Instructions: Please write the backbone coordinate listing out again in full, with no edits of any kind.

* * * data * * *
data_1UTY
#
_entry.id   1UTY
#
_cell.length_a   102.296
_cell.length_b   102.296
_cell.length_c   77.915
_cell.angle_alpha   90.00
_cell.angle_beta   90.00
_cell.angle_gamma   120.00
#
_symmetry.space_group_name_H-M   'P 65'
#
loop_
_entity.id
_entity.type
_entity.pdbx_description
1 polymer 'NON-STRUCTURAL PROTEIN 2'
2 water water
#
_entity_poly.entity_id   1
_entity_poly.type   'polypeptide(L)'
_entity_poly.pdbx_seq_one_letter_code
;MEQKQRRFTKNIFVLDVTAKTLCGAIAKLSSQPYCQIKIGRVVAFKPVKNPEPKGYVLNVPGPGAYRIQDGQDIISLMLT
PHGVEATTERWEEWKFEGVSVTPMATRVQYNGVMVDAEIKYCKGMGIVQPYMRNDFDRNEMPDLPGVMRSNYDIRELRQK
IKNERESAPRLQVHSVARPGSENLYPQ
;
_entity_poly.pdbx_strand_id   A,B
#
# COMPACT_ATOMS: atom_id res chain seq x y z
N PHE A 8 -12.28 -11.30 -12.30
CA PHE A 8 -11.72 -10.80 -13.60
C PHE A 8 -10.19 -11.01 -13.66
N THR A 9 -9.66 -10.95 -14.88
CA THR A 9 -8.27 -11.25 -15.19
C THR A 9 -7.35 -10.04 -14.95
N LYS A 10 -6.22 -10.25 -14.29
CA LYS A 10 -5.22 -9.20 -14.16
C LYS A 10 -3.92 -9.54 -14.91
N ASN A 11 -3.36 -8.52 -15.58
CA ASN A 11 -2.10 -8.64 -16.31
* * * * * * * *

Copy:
data_1UTY
#
_entry.id   1UTY
#
_cell.length_a   102.296
_cell.length_b   102.296
_cell.length_c   77.915
_cell.angle_alpha   90.00
_cell.angle_beta   90.00
_cell.angle_gamma   120.00
#
_symmetry.space_group_name_H-M   'P 65'
#
loop_
_entity.id
_entity.type
_entity.pdbx_description
1 polymer 'NON-STRUCTURAL PROTEIN 2'
2 water water
#
_entity_poly.entity_id   1
_entity_poly.type   'polypeptide(L)'
_entity_poly.pdbx_seq_one_letter_code
;MEQKQRRFTKNIFVLDVTAKTLCGAIAKLSSQPYCQIKIGRVVAFKPVKNPEPKGYVLNVPGPGAYRIQDGQDIISLMLT
PHGVEATTERWEEWKFEGVSVTPMATRVQYNGVMVDAEIKYCKGMGIVQPYMRNDFDRNEMPDLPGVMRSNYDIRELRQK
IKNERESAPRLQVHSVARPGSENLYPQ
;
_entity_poly.pdbx_strand_id   A,B
#
# COMPACT_ATOMS: atom_id res chain seq x y z
N PHE A 8 -12.28 -11.30 -12.30
CA PHE A 8 -11.72 -10.80 -13.60
C PHE A 8 -10.19 -11.01 -13.66
N THR A 9 -9.66 -10.95 -14.88
CA THR A 9 -8.27 -11.25 -15.19
C THR A 9 -7.35 -10.04 -14.95
N LYS A 10 -6.22 -10.25 -14.29
CA LYS A 10 -5.22 -9.20 -14.16
C LYS A 10 -3.92 -9.54 -14.91
N ASN A 11 -3.36 -8.52 -15.58
CA ASN A 11 -2.10 -8.64 -16.31